Never underestimate how much Satan hates you. He loathes you with an icy hatred that exceeds any ire you have faced on this earth. His hatred is ultimately directed toward God.
When Satan recognized Jesus as God’s Son, his hate and fear compounded. On one occasion the demons cried out, “What do you want with us, Jesus of Nazareth? Have you come to destroy us? I know who you are—the Holy One of God!” (Mark 1:24). On another occasion the demons cried out to Jesus, “Have you come here to torture us before the appointed time?” (Matt. 8:29).
Satan is God’s creation—never forget that. He was not created evil; he became evil. We have an enemy whose hatred of God is also directed at us. When Satan was cast down, taking with him all those who entered into his conspiracy, he devoted himself to blinding men and women. He blinds them by exploiting their hate, their jealousy and their desire for self-vindication and vengeance.
All he ever does is attempt to defeat God. He is deceived, telling himself he will somehow win in the end. Although he knows his doom is sure, he still tries his best to take all he can with him to hell.
The next time the devil, called the accuser in Revelation 12:10, reminds you of your past, remind him of his future: “And the devil, who deceived them, was thrown into the lake of burning sulfur ... [He] will be tormented day and night for ever and ever” (Rev. 20:10).
Satan may win some battles, but God has won the war.
What the devil does, then, is tempt us. He masquerades as an angel of light (2 Cor. 11:14). He comes like a roaring lion, looking for someone to devour (1 Pet. 5:8). He does his best work through our unforgiveness. If he can get you to hold a grudge, he can play with you like a toy. Refusing to let others off the hook is your way (even if you don't mean to) of beckoning to the devil, “Come and get me.” One important advantage of totally forgiving others is that Satan “might not outwit us” (2 Cor. 2:11), so that “Satan will not outsmart us” (NLT). Therefore if he finds the seed of resentment in you, it makes easy work for him.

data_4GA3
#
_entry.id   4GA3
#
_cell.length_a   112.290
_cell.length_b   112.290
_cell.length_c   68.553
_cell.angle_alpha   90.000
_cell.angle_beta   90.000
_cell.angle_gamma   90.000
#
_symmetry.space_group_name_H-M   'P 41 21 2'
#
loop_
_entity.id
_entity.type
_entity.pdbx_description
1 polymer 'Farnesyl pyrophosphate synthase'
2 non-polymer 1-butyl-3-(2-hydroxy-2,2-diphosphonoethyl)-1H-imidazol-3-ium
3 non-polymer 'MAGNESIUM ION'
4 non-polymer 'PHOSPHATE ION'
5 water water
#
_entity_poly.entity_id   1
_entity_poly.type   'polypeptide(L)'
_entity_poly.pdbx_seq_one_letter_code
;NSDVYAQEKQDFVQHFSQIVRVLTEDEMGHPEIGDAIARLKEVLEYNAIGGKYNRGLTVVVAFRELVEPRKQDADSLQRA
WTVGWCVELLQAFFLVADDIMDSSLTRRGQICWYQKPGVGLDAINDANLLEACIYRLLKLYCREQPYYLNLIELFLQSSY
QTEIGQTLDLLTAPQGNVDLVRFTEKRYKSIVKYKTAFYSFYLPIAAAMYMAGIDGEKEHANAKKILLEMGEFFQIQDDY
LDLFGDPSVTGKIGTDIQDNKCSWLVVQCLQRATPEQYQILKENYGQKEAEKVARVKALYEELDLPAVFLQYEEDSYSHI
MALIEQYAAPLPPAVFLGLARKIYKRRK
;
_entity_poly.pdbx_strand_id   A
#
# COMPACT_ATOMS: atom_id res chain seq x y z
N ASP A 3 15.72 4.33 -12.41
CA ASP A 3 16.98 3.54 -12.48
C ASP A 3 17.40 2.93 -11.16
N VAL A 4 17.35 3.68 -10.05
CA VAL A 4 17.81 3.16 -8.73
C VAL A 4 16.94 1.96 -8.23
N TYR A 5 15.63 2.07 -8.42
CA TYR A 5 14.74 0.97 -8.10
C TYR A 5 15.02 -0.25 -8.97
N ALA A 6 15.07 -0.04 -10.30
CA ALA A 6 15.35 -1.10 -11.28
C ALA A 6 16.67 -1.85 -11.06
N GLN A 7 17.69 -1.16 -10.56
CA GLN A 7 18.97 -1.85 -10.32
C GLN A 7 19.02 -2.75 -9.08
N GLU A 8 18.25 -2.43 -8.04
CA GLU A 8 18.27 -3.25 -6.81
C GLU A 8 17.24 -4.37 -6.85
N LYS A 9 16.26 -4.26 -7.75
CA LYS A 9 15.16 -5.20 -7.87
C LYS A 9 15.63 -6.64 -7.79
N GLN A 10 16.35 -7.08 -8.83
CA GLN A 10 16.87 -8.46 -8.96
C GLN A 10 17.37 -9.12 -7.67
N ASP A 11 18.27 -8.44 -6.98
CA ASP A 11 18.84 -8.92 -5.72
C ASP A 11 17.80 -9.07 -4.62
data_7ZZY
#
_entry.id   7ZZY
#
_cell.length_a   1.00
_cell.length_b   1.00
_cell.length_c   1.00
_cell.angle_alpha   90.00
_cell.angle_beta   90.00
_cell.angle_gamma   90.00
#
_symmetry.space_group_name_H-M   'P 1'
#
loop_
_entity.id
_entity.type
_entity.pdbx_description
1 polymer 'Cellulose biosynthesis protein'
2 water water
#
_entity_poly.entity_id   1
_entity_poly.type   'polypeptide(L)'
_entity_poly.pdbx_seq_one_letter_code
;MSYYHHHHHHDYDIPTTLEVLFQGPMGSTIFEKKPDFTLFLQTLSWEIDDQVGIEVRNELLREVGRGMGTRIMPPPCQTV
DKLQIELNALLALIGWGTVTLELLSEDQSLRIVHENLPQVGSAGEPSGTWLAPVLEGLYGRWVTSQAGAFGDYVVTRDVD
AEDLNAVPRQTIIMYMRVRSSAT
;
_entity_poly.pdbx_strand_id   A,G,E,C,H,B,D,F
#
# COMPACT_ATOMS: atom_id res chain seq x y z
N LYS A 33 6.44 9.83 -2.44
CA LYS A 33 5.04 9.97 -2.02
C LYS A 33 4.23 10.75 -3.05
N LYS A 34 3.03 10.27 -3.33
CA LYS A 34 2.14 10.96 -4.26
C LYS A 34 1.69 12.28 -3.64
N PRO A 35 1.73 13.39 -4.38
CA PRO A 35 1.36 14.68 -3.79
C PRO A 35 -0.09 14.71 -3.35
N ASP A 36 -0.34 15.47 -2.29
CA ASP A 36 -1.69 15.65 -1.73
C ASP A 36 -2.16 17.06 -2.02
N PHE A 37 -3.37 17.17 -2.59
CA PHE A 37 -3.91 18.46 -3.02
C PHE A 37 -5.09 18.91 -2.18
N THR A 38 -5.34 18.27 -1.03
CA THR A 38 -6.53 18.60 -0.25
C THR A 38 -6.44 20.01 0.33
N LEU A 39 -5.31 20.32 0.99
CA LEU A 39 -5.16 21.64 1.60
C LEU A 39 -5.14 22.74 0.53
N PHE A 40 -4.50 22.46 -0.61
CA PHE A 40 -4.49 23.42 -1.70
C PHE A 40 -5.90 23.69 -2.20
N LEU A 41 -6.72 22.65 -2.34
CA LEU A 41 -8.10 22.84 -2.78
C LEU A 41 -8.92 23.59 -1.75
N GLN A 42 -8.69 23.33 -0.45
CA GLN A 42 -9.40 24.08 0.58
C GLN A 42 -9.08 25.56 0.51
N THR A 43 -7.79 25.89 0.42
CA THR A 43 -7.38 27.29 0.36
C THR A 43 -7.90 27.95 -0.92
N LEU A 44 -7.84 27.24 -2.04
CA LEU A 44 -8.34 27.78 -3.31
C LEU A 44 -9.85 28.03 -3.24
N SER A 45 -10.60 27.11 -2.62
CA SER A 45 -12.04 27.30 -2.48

Unforgiveness means resentment, and resentment is at the heart of jealousy. Satan can see jealousy in us quicker than you can bat an eyelash. The moment he sees jealousy in us, he is merely waiting for the moment to exploit us, pounce on us and engineer us to do his wish.
Don’t let Satan have that pleasure with you. Don’t give him that satisfaction. My loving counsel to you: Learn to recognize jealousy in yourself as soon as possible, and then fear it. Fear jealousy as you would fear being trapped by a violent fire. Run from it. When you see it in yourself, do all you can to resist it.
R.T. Kendall has been the pastor of Westminster Chapel in London for the last 25 years. He now lives in Key Largo, Fla. He is a well-known speaker and the author of Jealousy: The Sin No One Talks About, from which this article was excerpted.